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What is the standard notice period for a tenant for terminating a lease in France? The apartment in question is unfurnished.

I know that it used to be 3 months for unfurnished and 1 month for furnished. However, I was told that recently (within the past year) this has been dropped to 1 month even for unfurnished apartments, but only in certain popular areas in some cities. Is this correct? I am unable to find any references online. I am interested in Lyon and Villeurbanne in particular.

I am in a situation where I may not know 3 months in advance whether I will be able to keep a job in the same city or whether I will need to move (likely away from France). Either way I am going to talk to the landlord well in advance and see if we can come to some agreement. However, I do not expect that they will do anything for me beyond what is legally required. So first I want to have a better understanding of the regulations.

closed as off-topic by Gala, Gayot Fow, Giorgio, ouflak, Mark Mayo Oct 26 '16 at 23:18

This question appears to be off-topic. The users who voted to close gave this specific reason:

  • "This question does not appear to be about expatriates, within the scope defined in the help center." – Gala, Gayot Fow, Giorgio, ouflak, Mark Mayo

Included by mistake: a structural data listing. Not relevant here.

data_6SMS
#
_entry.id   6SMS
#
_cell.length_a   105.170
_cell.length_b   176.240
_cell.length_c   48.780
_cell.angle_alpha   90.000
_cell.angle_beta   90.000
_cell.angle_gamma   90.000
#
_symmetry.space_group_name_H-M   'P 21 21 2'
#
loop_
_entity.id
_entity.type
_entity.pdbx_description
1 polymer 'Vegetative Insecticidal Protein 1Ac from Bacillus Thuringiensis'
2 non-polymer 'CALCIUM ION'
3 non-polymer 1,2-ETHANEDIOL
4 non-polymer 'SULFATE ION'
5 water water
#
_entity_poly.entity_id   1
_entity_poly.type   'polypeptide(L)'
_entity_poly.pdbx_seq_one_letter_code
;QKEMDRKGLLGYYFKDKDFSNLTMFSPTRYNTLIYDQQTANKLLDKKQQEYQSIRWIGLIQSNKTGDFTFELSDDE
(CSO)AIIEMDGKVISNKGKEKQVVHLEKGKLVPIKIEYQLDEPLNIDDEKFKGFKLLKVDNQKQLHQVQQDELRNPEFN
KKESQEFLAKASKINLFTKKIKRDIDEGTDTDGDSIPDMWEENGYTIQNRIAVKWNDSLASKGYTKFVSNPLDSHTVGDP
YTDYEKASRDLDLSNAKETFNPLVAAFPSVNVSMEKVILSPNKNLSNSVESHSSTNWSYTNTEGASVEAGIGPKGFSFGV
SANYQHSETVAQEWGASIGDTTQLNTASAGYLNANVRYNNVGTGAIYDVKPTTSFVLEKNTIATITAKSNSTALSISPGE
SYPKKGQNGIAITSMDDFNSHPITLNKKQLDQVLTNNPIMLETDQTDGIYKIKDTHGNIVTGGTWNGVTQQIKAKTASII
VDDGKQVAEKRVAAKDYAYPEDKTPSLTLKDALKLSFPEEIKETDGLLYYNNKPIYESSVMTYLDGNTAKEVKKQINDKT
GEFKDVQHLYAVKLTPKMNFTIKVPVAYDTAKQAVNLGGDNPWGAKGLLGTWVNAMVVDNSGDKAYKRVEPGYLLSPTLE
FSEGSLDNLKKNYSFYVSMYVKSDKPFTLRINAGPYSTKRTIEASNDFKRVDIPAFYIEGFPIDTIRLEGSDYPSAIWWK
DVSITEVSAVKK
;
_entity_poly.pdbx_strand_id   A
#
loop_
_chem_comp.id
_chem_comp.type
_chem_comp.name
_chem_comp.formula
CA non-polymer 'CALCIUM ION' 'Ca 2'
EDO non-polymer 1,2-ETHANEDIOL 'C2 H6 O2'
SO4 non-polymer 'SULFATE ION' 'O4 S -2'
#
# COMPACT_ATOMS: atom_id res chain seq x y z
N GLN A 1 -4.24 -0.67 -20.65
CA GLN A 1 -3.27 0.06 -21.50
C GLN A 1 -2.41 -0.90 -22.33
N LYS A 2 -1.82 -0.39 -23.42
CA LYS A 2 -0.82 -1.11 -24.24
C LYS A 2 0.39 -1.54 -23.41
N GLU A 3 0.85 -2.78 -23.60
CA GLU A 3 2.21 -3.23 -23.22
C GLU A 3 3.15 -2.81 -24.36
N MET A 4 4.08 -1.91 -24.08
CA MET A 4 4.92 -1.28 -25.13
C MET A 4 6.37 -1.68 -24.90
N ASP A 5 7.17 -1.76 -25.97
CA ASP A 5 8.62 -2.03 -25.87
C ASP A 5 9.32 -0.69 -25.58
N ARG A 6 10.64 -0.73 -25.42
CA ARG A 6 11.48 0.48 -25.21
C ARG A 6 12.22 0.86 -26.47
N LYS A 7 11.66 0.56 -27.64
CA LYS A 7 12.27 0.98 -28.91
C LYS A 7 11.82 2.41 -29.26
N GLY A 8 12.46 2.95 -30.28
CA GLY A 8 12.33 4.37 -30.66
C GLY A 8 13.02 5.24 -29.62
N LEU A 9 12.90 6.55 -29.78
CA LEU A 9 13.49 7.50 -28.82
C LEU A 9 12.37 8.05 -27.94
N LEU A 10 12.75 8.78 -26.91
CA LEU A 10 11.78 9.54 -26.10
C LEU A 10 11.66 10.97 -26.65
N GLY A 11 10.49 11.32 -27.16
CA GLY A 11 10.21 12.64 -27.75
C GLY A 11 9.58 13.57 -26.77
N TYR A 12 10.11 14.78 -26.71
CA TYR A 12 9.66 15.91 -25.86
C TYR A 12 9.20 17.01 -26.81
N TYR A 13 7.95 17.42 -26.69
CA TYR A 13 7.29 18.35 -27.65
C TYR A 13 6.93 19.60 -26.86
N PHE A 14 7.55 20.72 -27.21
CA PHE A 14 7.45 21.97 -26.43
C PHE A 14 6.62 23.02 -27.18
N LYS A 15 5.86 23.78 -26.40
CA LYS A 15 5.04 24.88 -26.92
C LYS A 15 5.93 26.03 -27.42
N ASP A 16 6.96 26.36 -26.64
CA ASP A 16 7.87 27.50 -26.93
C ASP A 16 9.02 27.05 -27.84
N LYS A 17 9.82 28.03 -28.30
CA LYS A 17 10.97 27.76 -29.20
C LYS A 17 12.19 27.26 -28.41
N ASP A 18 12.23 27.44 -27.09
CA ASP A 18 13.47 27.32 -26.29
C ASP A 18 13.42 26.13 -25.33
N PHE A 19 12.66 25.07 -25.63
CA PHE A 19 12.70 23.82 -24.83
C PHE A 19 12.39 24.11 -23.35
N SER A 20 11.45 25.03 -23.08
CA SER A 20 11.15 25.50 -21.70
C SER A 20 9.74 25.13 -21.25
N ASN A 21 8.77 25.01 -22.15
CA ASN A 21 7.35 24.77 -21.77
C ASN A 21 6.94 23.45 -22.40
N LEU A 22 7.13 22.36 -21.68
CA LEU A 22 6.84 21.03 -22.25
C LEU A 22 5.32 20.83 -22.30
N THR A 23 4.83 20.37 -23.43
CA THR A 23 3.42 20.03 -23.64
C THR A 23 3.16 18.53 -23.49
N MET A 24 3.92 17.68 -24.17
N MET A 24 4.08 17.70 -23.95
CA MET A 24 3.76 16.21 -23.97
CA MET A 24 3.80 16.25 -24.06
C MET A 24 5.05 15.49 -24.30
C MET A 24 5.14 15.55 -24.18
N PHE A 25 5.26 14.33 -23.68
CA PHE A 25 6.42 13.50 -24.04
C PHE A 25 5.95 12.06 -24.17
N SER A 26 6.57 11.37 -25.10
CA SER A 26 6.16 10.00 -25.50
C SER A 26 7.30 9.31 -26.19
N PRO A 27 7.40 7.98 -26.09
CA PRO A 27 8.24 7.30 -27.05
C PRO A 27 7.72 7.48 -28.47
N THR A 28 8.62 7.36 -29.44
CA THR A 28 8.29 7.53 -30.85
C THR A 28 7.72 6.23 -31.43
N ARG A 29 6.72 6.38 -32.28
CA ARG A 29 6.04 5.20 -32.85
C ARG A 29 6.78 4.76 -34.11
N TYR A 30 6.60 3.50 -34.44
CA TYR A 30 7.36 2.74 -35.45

If this question can be reworded to fit the rules in the help center, please edit the question.

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    Not sure this is really an expat question (it's a problem locals face) but you can find info on that on service-public.fr. The Lyon area is a zone tendue and Villeurbanne is part of it so it's indeed one month for all rental agreements there. Even if it wasn't, note that there are a number of exceptions (like losing your job). – Gala Oct 26 '16 at 11:22
  • @Gala Thanks. Do you know if this also applies if my lease spells out "three months" and I signed it? – Carl Oct 26 '16 at 14:54
  • @Gala I want to stay on topic, but I really don't understand what is wrong with this question, even after going through the Tour once again. Isn't renting a place, and possibly having to leave on short notice a typical problem for people who move abroad? Even the fact that the notice period is government regulated might be completely unexpected to many who are not locals, and looking all this up in a language we are novices in is quite difficult. Also, I have the impression that practically everything that is not visa or residence permit related affects locals too ... – Carl Oct 26 '16 at 18:31
  • Yes, it's a fine line but on the flip side, we don't want this site to turn into a generic advice site on housing, labour law, relationships, etc. because those are issues expats face. – Gala Oct 27 '16 at 8:12
  • Regarding your other question: Yes, I think it applies, although it's a bit complicated and also depends on when your lease was signed (before or after the law went into effect at the end of 2014). Note that if you have to leave the country (either for your current job or because you lost it, but not if you just quit), you probably qualify for a one-month notice period anyway (that's a much older rule). There are a few procedural pitfalls however, you must inform the landlord by registered mail and you must get him to show up for an appointment to hand over the flat and the keys. – Gala Oct 27 '16 at 8:14

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